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Prize for the Portuguese.  Andre Silva is Champions League Player of the Week

BUTndre Silva won the competition and became the best player of the week in the Champions League, informed UEFAthis Thursday.

The former Porto striker scored in Jota’s 3-1 victory over Celtic Leipzig, scoring a brace in a match that was signed after his Portuguese compatriot equalized.

In addition, Andre Silva also provided the assist for Nkunku, scoring the first goal of this Wednesday’s game in which huge show of foreign fans.

In addition to the Leipzig striker, Di Maria (Juventus), Bellingham (Borussia Dortmund) and Di Lorenzo (Napoli) also fought in the fight for the prize, but it was the Portuguese who managed to smile after voting for the third round of the competition, the famous This Thursday is the fair.

Read also: Diogo Costa and Andre Silva named to Champions League Team of the Week

See also: Andre Silva among the nominees for the title of the best player of the week in the Champions League

See also: double dose. Andre Silva returned to celebrate and sentenced doubts

See also: Andre Silva took advantage of Hart’s colossal mistake and responded to Jota’s goal

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Eternal Portuguese deja vu – Renaissance

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Eternal Portuguese deja vu - Renaissance

At the end of the summer of 1972, exactly half a century ago, SEDES – Associação para o Desenvolvimento Económico e Social (the most famous reformist think tank during Marseilles) issued a document for the country entitled “Portugal: The country we are, the country we want to be “. The Marseille spring had already turned into autumn: Américo Thomas had just been re-elected, the colonial war had dragged on, repression had intensified, and an economic crisis was already brewing. Seeing the general frustration, and at the same time willing to go against it, the signatories of CEDES began by asking “Where will we be and how will we be in 1980?” to criticize the obstacles that overshadowed Portugal in the early 1970s.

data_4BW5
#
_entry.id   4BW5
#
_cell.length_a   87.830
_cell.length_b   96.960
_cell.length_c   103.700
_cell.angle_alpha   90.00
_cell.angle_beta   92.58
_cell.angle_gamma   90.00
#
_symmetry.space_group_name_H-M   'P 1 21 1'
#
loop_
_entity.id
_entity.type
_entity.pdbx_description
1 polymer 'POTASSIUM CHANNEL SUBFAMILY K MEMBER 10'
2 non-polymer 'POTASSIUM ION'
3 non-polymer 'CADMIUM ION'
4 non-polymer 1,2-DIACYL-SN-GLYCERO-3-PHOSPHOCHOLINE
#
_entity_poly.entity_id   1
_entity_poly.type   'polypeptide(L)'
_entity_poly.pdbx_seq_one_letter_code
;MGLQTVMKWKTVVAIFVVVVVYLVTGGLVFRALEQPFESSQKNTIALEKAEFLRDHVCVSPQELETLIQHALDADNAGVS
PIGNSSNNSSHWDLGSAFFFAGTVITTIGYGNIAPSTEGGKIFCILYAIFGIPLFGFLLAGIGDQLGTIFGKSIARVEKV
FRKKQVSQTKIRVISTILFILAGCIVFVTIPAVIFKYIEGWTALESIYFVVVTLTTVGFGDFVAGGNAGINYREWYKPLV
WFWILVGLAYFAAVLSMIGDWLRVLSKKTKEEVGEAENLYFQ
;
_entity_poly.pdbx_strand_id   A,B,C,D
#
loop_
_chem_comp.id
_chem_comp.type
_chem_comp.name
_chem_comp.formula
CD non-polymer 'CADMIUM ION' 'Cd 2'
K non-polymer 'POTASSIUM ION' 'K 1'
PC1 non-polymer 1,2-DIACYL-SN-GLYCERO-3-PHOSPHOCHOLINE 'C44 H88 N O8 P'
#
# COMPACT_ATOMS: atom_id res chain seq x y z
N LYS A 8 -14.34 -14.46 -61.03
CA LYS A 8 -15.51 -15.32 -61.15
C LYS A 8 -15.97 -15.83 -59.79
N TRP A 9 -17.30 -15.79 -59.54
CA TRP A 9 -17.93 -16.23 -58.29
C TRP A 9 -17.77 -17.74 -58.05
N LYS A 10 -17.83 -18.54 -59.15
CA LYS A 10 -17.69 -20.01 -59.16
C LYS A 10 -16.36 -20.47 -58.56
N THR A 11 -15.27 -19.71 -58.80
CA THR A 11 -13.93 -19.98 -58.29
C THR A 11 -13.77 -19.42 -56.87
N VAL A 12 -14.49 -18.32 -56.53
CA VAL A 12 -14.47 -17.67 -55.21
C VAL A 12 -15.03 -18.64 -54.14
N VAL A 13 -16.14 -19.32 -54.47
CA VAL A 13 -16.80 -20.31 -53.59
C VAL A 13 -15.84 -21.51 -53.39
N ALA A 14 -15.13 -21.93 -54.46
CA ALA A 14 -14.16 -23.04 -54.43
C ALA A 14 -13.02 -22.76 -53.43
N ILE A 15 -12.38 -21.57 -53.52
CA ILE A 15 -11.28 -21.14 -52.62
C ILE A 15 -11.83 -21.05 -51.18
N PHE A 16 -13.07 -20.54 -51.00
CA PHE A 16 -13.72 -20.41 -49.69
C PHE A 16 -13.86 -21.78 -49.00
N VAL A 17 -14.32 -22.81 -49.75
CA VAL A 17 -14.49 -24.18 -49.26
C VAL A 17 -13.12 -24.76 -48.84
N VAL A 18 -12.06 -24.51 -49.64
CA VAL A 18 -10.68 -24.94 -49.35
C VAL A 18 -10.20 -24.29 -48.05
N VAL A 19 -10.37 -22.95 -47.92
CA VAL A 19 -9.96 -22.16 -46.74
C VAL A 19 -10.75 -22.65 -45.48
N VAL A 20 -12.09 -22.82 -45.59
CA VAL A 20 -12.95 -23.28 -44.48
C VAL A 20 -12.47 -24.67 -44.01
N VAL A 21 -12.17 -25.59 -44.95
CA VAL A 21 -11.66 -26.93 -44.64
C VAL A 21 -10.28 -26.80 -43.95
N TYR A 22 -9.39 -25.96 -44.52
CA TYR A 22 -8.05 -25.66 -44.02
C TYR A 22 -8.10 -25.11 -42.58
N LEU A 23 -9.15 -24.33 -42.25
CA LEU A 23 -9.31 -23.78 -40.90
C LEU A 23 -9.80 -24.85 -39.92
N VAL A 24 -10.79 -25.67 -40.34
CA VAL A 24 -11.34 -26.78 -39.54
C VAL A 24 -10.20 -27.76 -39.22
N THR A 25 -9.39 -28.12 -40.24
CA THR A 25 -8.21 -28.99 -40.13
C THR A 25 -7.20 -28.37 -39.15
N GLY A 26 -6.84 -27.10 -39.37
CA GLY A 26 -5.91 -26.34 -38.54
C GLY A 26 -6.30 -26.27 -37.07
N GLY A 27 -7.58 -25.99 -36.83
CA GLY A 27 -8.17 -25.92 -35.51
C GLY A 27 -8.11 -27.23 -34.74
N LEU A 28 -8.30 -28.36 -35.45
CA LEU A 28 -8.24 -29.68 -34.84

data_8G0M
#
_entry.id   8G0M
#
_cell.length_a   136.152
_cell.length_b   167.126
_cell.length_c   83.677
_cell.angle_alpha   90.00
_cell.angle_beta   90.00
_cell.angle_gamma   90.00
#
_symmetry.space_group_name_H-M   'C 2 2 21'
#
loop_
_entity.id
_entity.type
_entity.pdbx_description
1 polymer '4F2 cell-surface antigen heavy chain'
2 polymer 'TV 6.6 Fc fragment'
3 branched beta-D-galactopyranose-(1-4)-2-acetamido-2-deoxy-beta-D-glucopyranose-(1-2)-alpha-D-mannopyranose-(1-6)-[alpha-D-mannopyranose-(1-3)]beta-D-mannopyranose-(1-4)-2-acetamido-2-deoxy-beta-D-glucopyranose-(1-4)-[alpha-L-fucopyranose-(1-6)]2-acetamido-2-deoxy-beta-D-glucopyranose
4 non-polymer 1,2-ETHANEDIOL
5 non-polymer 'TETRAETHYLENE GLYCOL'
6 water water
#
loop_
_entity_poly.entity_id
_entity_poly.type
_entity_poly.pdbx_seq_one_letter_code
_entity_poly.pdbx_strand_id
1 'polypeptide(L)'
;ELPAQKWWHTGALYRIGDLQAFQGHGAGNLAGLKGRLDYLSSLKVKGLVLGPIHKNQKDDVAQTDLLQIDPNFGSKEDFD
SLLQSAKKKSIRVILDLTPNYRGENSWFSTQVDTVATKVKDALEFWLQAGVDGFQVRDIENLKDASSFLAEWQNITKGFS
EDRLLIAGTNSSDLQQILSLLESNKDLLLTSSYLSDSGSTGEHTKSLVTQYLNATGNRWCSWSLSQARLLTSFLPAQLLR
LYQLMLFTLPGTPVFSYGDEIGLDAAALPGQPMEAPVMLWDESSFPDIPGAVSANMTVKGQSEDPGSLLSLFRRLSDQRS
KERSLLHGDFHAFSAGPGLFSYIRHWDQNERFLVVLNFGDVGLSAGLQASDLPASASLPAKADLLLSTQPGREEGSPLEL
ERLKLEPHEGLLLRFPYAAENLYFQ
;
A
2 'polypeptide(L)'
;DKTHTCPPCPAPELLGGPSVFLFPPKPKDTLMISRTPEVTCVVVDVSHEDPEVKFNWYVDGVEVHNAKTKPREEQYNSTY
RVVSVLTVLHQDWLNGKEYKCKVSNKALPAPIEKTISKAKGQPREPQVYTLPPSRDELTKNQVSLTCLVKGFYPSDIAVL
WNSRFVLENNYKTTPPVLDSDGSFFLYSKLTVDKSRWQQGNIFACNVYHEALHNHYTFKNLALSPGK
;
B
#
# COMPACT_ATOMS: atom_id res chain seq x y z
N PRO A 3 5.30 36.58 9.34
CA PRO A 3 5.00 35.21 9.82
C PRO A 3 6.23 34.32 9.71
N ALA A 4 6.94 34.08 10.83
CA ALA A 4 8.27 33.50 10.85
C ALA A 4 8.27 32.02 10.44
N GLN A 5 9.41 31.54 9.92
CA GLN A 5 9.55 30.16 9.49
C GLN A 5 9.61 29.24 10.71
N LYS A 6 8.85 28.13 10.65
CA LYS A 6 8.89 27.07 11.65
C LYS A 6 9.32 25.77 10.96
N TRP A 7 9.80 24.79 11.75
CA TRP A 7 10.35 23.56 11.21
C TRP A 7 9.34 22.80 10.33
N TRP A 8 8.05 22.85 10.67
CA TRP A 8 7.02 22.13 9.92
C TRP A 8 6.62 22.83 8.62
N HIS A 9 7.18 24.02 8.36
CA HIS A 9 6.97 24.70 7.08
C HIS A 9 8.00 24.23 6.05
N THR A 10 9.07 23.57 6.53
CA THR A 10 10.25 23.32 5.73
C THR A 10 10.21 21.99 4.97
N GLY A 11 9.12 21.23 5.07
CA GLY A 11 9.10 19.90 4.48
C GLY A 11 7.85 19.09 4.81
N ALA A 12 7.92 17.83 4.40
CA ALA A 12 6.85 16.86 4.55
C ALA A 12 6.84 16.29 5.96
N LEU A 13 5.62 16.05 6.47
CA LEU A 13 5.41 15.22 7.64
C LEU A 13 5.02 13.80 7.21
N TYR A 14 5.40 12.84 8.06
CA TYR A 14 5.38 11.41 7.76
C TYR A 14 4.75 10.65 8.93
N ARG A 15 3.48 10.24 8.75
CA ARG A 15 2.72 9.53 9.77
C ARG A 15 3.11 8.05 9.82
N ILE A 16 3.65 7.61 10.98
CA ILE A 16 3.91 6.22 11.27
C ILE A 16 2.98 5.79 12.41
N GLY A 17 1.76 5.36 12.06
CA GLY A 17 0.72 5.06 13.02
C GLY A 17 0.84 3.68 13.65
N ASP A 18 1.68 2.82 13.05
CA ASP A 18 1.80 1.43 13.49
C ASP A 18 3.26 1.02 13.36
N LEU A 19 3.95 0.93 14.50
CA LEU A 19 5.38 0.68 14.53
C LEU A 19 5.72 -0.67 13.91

Among the “problems that are getting worse without a solution”, emigration stood out, indicating the country’s inability to offer better living and working conditions to those who left; the growing inflationary process, reflected in the cost of living; the inevitability of economic integration in Europe when the country is not ready for international commercial competition; “disaggregation of regional economies” with “continuous depopulation of municipalities and regions” within the country; or “deterioration of public administration” when the government fails to promote a “prestigious, moralized, revitalized and efficient public sector”. “No one will have any difficulty,” continued the text, “to add to a new list of urgent questions that seriously endanger national life, about which much has been said and which, year after year, continue to wait for a sufficient solution.” Therefore, “the prevailing feeling in the country” in contemplation of the recent past and present could not but be “annoyance at urgent battles, the need for which was endlessly discussed, at decisions that were changed or postponed, and at rejected goals” or which were not clearly formulated ” .

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Between “untapped resources” and/or “lack of organizational and decision-making capacity” there was “widespread anxiety” stemming from the inevitable observation that “we are very far from the results that we could achieve thanks to the progress of the Portuguese and Portugal”. This was the macro goal of the reformist, humanist and liberalizing technocrats that SEDES brought together. “Ultimately,” they reminded Marcelo Cayetano, “the real obstacle can only be associated with the low political priority of economic and social development in our country.” So, in short, there was an urgent need to “radically change our economic, social and political way of life”, since “a national balance based on general anemia, repression and weakening of various participants” is unsustainable and pernicious.